Friday

5th Mar 2021

Personal data protection under threat in EU treaty draft

Negotiations on the new EU treaty have thrown up sensitive questions about how citizens' personal data should be kept and accessed in the future.

Under the current draft, agreed in the early hours of a top level summit in June, personal data – such as those of air passengers - could be passed on to third countries without the controlling scrutiny of the European Parliament and the European Court of Justice.

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The article says that the EU Council – representing member states – will lay down rules on the protection of the individual when it comes to the processing of their personal data in the foreign relations area.

"Compliance with these rules shall be subject to the control of independent authorities" says the current wording – leaving out democratic oversight of MEPs and the EU court.

German centre-right MEP Elmar Brok, one of the parliament's representatives on the treaty negotiations, says "it's a small point with huge consequences."

On Wednesday (26 September), he urged member states to re-examine the wording now while everything is on the table or risk having the data protection article cause "huge debate" and controversy when the treaty is completed and going through the ratification process.

"We mustn't give the impression that Europe is being used [with] questions of protection of data disappearing into bureaucratic processes rather than being something we uphold in a democratic European Union," said the German MEP.

The wording came about as a result of British concerns that the EU court's should not have jurisdiction in this area, with the MEP suggesting it was included by technocrats during the negotiations and that EU leaders were "not clear about the implications of the clause."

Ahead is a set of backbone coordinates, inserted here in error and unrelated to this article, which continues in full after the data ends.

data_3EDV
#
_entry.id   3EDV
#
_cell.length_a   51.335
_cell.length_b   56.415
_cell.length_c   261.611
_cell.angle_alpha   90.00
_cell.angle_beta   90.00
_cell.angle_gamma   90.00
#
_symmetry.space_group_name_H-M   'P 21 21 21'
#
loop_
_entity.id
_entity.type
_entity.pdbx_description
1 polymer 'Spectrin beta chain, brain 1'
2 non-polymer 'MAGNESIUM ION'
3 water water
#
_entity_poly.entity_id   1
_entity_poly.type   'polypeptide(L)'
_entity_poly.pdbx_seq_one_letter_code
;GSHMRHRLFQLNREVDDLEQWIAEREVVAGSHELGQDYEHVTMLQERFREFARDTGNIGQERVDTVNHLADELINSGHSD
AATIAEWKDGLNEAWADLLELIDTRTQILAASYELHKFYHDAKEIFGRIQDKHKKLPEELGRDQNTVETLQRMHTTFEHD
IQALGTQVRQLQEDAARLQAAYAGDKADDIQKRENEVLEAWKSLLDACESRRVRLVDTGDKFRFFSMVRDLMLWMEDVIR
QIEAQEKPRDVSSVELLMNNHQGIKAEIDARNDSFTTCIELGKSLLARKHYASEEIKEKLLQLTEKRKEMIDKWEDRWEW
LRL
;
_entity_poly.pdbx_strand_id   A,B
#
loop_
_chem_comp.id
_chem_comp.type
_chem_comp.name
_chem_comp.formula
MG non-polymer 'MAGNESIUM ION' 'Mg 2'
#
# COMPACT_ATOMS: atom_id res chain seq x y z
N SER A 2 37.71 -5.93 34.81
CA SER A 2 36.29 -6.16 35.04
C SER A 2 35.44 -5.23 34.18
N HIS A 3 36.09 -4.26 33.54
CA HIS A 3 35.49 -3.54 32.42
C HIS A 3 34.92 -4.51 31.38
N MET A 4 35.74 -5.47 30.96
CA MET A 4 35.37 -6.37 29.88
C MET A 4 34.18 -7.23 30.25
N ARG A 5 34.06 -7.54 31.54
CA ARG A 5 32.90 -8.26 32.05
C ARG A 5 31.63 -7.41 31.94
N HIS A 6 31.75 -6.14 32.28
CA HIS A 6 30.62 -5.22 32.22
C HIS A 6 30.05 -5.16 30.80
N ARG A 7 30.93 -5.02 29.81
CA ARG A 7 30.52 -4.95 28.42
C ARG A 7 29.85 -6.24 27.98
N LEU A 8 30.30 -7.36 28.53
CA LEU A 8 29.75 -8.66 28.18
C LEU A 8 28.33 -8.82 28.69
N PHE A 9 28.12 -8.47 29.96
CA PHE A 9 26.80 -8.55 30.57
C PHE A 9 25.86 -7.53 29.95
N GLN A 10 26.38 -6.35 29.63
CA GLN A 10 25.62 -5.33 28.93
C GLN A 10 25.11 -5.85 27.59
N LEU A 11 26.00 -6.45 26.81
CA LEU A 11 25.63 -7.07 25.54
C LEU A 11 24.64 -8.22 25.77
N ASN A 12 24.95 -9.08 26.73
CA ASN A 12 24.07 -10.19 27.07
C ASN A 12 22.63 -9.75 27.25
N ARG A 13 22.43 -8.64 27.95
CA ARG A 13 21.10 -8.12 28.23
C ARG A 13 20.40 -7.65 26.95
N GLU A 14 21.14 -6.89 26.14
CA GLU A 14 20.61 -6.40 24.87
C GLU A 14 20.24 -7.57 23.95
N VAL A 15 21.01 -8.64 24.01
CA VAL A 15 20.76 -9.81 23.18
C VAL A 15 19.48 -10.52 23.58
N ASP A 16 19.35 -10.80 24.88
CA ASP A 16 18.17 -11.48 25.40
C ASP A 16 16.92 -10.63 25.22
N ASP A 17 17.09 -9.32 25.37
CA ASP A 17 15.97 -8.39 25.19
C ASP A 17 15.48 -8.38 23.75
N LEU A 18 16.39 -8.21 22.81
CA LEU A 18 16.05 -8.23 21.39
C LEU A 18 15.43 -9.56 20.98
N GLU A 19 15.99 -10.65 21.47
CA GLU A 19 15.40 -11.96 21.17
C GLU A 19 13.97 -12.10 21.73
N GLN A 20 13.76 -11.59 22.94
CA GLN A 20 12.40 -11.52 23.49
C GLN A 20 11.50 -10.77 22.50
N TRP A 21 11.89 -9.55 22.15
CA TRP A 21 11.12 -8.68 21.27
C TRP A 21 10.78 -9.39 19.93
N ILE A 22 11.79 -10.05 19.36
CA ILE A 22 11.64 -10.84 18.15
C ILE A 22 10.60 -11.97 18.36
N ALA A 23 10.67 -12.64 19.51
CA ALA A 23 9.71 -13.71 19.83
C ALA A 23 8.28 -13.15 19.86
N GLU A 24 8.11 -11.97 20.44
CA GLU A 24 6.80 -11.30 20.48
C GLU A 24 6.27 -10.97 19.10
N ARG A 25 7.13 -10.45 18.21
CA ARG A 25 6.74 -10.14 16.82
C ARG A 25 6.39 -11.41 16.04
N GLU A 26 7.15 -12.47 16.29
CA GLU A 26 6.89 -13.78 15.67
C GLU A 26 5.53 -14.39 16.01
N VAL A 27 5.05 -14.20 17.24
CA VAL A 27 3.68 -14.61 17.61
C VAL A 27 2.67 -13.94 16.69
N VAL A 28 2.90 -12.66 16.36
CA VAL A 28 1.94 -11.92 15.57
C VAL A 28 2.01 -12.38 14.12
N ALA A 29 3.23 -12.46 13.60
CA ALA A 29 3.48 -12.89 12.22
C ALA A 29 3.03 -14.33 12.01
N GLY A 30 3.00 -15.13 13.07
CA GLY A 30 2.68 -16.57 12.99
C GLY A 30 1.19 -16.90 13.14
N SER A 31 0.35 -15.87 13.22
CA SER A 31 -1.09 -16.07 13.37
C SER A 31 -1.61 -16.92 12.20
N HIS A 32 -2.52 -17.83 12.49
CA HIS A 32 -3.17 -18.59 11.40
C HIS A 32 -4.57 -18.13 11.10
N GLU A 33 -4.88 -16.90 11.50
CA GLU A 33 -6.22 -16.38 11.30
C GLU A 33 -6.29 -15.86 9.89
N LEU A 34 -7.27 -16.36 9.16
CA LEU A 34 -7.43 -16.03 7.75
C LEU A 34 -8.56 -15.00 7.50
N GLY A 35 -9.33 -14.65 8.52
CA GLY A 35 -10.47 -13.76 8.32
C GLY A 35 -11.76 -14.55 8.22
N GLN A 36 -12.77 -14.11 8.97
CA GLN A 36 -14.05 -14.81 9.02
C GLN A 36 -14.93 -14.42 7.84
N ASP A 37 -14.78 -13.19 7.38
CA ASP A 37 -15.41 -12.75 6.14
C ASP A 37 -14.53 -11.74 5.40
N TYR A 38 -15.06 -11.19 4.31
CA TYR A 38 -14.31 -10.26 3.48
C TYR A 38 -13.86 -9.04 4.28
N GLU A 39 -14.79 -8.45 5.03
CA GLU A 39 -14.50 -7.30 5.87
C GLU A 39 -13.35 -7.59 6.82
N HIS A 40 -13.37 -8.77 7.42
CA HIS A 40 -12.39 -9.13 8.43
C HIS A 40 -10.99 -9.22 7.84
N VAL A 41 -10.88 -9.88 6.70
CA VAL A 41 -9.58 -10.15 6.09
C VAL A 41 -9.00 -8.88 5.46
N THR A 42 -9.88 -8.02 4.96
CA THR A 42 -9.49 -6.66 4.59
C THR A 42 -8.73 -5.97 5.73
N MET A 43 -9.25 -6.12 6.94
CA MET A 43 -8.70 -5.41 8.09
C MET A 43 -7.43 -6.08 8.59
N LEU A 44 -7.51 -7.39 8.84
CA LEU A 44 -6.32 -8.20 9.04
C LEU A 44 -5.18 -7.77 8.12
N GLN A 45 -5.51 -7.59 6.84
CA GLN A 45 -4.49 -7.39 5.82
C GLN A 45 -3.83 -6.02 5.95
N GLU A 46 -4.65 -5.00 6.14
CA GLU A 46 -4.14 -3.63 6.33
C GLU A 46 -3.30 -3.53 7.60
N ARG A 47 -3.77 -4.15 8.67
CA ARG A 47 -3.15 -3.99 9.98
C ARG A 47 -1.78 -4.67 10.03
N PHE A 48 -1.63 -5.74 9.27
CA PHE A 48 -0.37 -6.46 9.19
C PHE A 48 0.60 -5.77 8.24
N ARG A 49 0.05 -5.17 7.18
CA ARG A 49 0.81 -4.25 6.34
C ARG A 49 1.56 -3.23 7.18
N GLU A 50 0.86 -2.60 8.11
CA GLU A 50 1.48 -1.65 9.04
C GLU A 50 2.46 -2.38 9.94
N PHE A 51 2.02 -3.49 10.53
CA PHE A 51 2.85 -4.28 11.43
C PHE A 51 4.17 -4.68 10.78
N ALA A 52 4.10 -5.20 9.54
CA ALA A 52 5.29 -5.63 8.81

UK liberal MEP Andrew Duff, a fellow parliament representative in the treaty talks, said that MEPs and the court "ought to be present on such a set of sensitive issues in the security sphere."

The balance between data protection and counter-terrorism measures has been a source of major controversy in the EU over the last years, particularly with regards to the US.

Washington requires up to 34 pieces of personal information from people flying to the US - as a direct consequence of the 2001 terrorist attacks.

Exactly how this information should be stored, for how long and who has access to it has been a thorny long-running squabble between the two sides, with EU civil liberties groups crying foul of the data-sharing arrangements.

The British problem

Speaking about the EU treaty negotiations generally, the MEPs indicated that the UK's opt-outs in several areas were causing the most problems.

Technical experts from the member states are still trying to find wording that suits all.

"The fear of the majority of the member states is that the British could opt in at the start of negotiation on a piece of law, could seek during the course of the negotiation to change its direction or to reduce its force (…) and then at the end of the negotiation opt out," said Mr Duff.

Meanwhile the British fear "they will be excluded from things they would prefer to be included in."

According to the MEP, the experts are trying to get these issues sorted out at technical level so they are not pushed up the political chain of command.

If they are left for EU leaders to deal with, it is feared the summit on 18 October, where they are supposed to give the nod to the new treaty, will be derailed.

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